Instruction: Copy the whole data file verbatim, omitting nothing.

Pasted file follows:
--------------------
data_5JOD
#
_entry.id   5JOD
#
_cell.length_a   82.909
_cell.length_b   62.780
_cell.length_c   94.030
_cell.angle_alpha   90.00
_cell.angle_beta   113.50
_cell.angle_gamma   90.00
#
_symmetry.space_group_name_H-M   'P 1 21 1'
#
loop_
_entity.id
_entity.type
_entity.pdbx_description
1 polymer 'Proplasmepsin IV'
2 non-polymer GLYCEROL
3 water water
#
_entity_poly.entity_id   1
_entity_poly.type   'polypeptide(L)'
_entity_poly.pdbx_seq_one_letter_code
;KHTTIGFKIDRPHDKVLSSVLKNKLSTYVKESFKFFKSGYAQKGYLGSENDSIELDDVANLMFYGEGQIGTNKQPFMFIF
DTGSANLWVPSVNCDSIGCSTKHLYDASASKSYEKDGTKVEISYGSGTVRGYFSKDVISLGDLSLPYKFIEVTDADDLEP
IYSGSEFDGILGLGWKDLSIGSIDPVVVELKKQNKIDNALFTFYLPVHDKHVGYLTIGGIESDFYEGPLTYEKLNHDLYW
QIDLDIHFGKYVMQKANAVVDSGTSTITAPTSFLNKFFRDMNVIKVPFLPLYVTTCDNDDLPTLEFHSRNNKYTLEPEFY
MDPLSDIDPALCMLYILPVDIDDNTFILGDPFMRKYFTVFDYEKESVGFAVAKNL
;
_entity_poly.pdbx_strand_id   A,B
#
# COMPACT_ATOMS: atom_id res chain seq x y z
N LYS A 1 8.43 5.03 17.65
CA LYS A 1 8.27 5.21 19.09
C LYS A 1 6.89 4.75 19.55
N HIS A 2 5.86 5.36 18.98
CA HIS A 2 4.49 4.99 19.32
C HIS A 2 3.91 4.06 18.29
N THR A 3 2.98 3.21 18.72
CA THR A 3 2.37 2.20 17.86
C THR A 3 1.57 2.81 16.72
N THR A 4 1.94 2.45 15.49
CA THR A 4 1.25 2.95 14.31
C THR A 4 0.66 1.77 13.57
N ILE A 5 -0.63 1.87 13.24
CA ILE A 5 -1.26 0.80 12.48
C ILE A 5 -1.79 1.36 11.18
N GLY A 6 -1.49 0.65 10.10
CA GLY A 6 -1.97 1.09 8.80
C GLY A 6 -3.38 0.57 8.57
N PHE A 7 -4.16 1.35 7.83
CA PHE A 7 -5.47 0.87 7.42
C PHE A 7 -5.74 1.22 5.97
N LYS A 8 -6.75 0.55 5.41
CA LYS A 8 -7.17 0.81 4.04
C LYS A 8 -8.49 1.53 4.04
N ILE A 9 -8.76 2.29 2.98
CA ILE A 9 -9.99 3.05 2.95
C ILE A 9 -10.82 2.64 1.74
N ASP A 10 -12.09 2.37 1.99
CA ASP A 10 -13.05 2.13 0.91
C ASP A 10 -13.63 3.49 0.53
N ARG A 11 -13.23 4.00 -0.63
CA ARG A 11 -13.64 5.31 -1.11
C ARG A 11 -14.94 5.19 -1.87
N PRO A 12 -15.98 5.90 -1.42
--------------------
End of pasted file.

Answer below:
data_5JOD
#
_entry.id   5JOD
#
_cell.length_a   82.909
_cell.length_b   62.780
_cell.length_c   94.030
_cell.angle_alpha   90.00
_cell.angle_beta   113.50
_cell.angle_gamma   90.00
#
_symmetry.space_group_name_H-M   'P 1 21 1'
#
loop_
_entity.id
_entity.type
_entity.pdbx_description
1 polymer 'Proplasmepsin IV'
2 non-polymer GLYCEROL
3 water water
#
_entity_poly.entity_id   1
_entity_poly.type   'polypeptide(L)'
_entity_poly.pdbx_seq_one_letter_code
;KHTTIGFKIDRPHDKVLSSVLKNKLSTYVKESFKFFKSGYAQKGYLGSENDSIELDDVANLMFYGEGQIGTNKQPFMFIF
DTGSANLWVPSVNCDSIGCSTKHLYDASASKSYEKDGTKVEISYGSGTVRGYFSKDVISLGDLSLPYKFIEVTDADDLEP
IYSGSEFDGILGLGWKDLSIGSIDPVVVELKKQNKIDNALFTFYLPVHDKHVGYLTIGGIESDFYEGPLTYEKLNHDLYW
QIDLDIHFGKYVMQKANAVVDSGTSTITAPTSFLNKFFRDMNVIKVPFLPLYVTTCDNDDLPTLEFHSRNNKYTLEPEFY
MDPLSDIDPALCMLYILPVDIDDNTFILGDPFMRKYFTVFDYEKESVGFAVAKNL
;
_entity_poly.pdbx_strand_id   A,B
#
# COMPACT_ATOMS: atom_id res chain seq x y z
N LYS A 1 8.43 5.03 17.65
CA LYS A 1 8.27 5.21 19.09
C LYS A 1 6.89 4.75 19.55
N HIS A 2 5.86 5.36 18.98
CA HIS A 2 4.49 4.99 19.32
C HIS A 2 3.91 4.06 18.29
N THR A 3 2.98 3.21 18.72
CA THR A 3 2.37 2.20 17.86
C THR A 3 1.57 2.81 16.72
N THR A 4 1.94 2.45 15.49
CA THR A 4 1.25 2.95 14.31
C THR A 4 0.66 1.77 13.57
N ILE A 5 -0.63 1.87 13.24
CA ILE A 5 -1.26 0.80 12.48
C ILE A 5 -1.79 1.36 11.18
N GLY A 6 -1.49 0.65 10.10
CA GLY A 6 -1.97 1.09 8.80
C GLY A 6 -3.38 0.57 8.57
N PHE A 7 -4.16 1.35 7.83
CA PHE A 7 -5.47 0.87 7.42
C PHE A 7 -5.74 1.22 5.97
N LYS A 8 -6.75 0.55 5.41
CA LYS A 8 -7.17 0.81 4.04
C LYS A 8 -8.49 1.53 4.04
N ILE A 9 -8.76 2.29 2.98
CA ILE A 9 -9.99 3.05 2.95
C ILE A 9 -10.82 2.64 1.74
N ASP A 10 -12.09 2.37 1.99
CA ASP A 10 -13.05 2.13 0.91
C ASP A 10 -13.63 3.49 0.53
N ARG A 11 -13.23 4.00 -0.63
CA ARG A 11 -13.64 5.31 -1.11
C ARG A 11 -14.94 5.19 -1.87
N PRO A 12 -15.98 5.90 -1.42